The Minister of State at the Department of Justice, James Browne, is due to bring forward a new regulatory framework for gambling this autumn. Since previous minister for justice Alan Shatter’s Gambling Control Bill was drafted in 2013, each year brought more disappointment that successive governments failed to enact new legislation. Shatter’s legislation represented an excellent starting point for gambling harm minimisation and player protection but every year we were left wondering why it was apparently so difficult to implement.
Political inertia in modernising gambling laws is not unique to Ireland. The then UK sports minister, Tracey Crouch, handed her resignation to prime minister Theresa May in 2017 over a lack of progress in gambling reform. Crouch had appropriately advocated for a reduction in the stakes of fixed-odds betting terminals, an addictive and high-stakes electronic gaming machine that could extract a player’s weekly salary within minutes.
There are many opportunities to curb gambling advertising on Irish-based media platforms. Research demonstrates that Irish children are repeatedly exposed to gambling adverts during the pre-watershed period
Over the past decade countless radio and television programmes in Ireland detailed the harrowing effects of severe gambling addiction. Those affected, family members, clinicians, politicians, sportspeople and senior gambling industry figures joined the clamour for gambling protections. It appears now that there is finally some movement.
It is expected that the Government will commence with setting up a regulator for gambling within a new office for gambling control. Advertising is one of the most obvious starting points for focus. There are many opportunities to curb gambling advertising on Irish-based media platforms. Research demonstrates that Irish children are repeatedly exposed to gambling adverts during the pre-watershed period. Gambling adverts tend to be concentrated on radio, television and social media around weekend sporting events.
The situation becomes more challenging for an Irish regulator when UK broadcasters coverage of football and other sporting events are considered. More than 75 per cent of English Premier League teams have a betting sponsor and this competition is hugely popular with Irish audiences. Advertising of gambling products at televised sporting events can present on static hoarding, dynamic electronic strips, seating areas and team apparel. Team shirt sponsorship, a recent favourite of gambling companies, may be banned in the UK in the coming months as the UK ratchets up its focus on gambling advertising.
Gambling addiction is a disorder characterised by persistent harmful gambling in the face of adverse consequences. Gambling addiction differs from drug and alcohol addiction in that the person suffering from the problem may show no signs that they are in trouble. Relatives of those suffering from alcohol or drug addiction are at least given some warning signs that there is a difficulty with frequent and obvious intoxication in their loved one. The chaos and suffering in gambling addiction is incredibly silent and hidden. A reasonable estimate is that there are 50,000 Irish people severely affected by gambling addiction. A further 200,000 are in an “at risk” category where they exhibit problematic gambling but do not reach criteria to be considered severely affected.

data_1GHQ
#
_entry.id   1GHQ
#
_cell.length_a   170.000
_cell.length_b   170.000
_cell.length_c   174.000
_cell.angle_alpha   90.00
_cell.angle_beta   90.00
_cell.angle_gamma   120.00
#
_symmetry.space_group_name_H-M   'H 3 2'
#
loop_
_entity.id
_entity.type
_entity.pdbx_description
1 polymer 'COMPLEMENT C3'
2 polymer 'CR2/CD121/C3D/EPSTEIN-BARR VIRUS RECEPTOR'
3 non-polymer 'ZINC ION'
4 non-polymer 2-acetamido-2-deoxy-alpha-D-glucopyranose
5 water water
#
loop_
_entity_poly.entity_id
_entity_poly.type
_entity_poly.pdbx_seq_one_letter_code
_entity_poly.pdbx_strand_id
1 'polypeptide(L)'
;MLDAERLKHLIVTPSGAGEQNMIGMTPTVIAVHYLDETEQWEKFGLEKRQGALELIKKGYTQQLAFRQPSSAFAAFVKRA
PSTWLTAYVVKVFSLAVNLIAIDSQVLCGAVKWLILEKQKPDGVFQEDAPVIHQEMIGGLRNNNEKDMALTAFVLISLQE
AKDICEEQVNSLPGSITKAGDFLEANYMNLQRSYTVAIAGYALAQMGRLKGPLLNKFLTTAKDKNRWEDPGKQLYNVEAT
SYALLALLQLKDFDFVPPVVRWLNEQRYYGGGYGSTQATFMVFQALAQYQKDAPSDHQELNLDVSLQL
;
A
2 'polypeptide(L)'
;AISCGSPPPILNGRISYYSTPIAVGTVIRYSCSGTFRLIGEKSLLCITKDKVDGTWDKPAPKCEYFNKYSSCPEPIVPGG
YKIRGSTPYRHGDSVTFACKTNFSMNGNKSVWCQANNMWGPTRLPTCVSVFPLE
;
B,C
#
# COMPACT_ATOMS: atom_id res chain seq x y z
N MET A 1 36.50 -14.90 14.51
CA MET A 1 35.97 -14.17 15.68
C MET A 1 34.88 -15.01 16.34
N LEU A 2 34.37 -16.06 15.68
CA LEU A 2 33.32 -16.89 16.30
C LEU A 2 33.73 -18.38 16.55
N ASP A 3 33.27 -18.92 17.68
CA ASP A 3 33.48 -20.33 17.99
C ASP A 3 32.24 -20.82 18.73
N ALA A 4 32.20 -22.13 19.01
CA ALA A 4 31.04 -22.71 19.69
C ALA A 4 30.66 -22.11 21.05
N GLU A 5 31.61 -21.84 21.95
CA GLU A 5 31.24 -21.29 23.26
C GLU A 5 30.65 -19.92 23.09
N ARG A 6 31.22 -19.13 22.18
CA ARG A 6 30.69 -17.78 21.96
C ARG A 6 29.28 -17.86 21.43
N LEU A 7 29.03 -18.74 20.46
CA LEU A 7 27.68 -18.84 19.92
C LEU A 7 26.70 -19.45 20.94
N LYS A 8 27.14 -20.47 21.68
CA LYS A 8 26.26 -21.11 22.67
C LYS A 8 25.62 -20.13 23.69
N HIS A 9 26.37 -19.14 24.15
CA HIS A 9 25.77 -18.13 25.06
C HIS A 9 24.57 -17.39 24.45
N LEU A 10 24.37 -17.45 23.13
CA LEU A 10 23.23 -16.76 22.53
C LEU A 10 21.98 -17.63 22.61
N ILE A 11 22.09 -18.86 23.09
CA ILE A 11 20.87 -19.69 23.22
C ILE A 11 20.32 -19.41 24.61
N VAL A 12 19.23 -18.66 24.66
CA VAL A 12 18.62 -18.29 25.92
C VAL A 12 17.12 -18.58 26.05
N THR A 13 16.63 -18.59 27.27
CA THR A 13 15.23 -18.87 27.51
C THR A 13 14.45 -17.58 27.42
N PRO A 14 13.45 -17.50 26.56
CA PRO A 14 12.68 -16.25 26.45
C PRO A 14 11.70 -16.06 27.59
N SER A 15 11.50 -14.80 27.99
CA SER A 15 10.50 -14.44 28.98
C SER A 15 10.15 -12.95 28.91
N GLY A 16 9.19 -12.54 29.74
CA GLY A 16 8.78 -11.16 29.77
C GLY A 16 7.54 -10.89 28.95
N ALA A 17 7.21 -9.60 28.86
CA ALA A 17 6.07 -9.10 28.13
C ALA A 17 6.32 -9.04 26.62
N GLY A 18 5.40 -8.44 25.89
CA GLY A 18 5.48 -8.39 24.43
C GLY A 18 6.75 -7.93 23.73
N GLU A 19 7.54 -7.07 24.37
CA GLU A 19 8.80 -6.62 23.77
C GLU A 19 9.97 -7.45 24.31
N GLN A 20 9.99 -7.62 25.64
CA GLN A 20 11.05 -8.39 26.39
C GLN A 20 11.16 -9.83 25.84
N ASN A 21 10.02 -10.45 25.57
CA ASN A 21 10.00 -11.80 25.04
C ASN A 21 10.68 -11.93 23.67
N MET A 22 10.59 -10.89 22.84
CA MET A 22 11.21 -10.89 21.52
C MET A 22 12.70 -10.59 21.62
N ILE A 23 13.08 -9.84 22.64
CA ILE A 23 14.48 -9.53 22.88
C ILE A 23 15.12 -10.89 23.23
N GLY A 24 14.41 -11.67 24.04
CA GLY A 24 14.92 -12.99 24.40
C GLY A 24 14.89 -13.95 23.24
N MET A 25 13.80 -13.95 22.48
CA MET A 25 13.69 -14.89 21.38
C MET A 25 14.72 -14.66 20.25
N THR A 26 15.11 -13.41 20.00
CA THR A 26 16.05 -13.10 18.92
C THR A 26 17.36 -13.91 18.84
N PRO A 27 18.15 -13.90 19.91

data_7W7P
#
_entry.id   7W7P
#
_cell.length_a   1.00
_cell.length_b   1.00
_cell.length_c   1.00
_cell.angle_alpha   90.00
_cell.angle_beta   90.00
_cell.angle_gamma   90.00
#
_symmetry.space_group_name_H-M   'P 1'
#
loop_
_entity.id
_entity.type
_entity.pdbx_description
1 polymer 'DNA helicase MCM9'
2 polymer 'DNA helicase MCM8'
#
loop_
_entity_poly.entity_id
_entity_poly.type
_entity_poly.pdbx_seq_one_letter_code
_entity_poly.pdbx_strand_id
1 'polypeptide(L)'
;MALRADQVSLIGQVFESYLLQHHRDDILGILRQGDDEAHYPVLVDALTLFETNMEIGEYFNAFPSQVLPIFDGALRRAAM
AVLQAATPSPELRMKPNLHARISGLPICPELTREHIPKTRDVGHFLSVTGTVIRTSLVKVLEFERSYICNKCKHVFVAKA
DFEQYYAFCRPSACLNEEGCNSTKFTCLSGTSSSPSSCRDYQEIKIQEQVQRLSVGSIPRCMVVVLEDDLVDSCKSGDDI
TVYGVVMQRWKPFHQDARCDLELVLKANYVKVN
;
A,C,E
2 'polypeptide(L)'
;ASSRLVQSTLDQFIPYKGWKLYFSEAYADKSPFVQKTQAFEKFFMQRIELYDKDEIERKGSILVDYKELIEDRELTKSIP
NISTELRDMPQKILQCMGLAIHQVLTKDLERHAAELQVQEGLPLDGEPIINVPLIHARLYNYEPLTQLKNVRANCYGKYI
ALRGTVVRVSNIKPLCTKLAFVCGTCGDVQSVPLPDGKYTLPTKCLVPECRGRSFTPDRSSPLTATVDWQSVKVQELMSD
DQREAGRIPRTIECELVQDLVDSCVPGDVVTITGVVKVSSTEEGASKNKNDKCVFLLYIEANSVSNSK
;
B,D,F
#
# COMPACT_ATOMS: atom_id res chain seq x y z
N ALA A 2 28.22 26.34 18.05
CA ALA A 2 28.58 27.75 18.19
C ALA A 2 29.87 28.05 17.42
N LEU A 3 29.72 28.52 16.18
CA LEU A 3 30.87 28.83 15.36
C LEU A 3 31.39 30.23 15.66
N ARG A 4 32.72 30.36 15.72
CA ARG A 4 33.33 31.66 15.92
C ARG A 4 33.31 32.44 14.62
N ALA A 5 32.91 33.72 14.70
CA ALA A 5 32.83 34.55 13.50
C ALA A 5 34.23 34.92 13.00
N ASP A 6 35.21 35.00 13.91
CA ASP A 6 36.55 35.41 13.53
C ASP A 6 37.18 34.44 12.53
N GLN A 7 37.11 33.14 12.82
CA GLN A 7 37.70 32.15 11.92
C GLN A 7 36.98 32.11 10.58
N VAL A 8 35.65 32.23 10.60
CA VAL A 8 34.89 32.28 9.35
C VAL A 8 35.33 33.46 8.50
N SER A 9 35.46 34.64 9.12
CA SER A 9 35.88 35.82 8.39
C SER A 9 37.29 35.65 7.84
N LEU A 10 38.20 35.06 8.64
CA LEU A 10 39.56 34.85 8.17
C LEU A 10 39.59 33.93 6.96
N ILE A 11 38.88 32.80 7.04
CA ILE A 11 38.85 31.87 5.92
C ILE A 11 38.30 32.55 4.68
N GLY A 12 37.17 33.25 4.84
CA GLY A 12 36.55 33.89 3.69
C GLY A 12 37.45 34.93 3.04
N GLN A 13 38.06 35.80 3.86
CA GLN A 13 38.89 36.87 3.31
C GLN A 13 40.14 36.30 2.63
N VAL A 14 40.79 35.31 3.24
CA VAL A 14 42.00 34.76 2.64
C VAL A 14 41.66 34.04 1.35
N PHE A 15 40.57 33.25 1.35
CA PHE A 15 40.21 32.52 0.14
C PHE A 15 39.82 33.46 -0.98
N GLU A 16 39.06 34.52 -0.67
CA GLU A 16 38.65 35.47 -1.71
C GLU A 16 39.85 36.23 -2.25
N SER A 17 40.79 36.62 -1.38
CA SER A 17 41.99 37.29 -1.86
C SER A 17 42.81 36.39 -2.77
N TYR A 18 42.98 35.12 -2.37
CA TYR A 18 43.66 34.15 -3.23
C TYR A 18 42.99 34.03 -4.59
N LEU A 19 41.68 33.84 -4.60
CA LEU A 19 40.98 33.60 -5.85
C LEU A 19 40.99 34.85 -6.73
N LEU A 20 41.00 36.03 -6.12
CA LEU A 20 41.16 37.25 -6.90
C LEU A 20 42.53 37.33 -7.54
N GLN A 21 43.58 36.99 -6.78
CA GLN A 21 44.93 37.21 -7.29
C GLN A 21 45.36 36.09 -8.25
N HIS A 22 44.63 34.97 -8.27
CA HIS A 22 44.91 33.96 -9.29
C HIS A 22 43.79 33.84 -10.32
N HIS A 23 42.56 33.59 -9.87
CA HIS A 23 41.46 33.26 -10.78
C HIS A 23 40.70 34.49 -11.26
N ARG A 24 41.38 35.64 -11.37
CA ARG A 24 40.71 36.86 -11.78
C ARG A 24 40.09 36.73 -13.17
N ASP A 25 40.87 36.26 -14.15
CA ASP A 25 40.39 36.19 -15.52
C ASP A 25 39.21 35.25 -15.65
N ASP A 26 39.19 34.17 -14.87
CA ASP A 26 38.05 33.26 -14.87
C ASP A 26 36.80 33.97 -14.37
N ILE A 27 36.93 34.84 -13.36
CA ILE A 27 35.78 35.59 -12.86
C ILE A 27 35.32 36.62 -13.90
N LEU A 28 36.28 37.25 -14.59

There are likely to be many battlegrounds around gambling regulation between a new regulator and the gambling industry in Ireland. The area that is most relevant to clinicians working on gambling addiction treatment is the provision of a “social fund”.
It is abundantly clear outpatient treatment alone will not be sufficient for those severely affected and time away from any means of gambling in inpatient units is necessary
Shatter’s 2013 Bill proposed that 1 per cent of the gambling industry turnover would be collected for the provision of treatment services and research. Research has highlighted that there is a near complete absence of treatment services for gambling addiction in Ireland. Existing community-based services for more generic addiction problems, such as alcohol and drug addiction, are already severely limited. A 1 per cent turnover levy, if it was to be collected, would be substantial, ensuring establishment of a national network of dedicated gambling addiction services. These specialist services could provide evidence-based treatments for gambling addiction in addition to a range of other relevant supports in areas, such as debt management and mental health problems.
Gambling addiction carries a high rate of both suicidal thoughts and actions. If we are really serious about protecting people in difficulty with gambling addiction we will not only look at establishing a network of community-based teams but also invest in specialist inpatient units. It is abundantly clear outpatient treatment alone will not be sufficient for those severely affected and time away from any means of gambling in inpatient units is necessary. The good news is that if money is invested in this area people will recover, relieving the burden on mental health and criminal justice systems.
Central to the implementation of new legislation should be the gambling addiction patient and their family. International data supports the concept that gambling addiction not only affects the individual but also several people around that individual in a very detrimental way. After many years of wondering when positive changes might come about for those affected by gambling addiction, it appears that, finally, hope is on the horizon. It remains to be seen if the Coalition partners will meet their programme for government commitment and truly grasp this opportunity for real and meaningful reform.
Colin O’Gara is head of addiction services at St John of God Hospital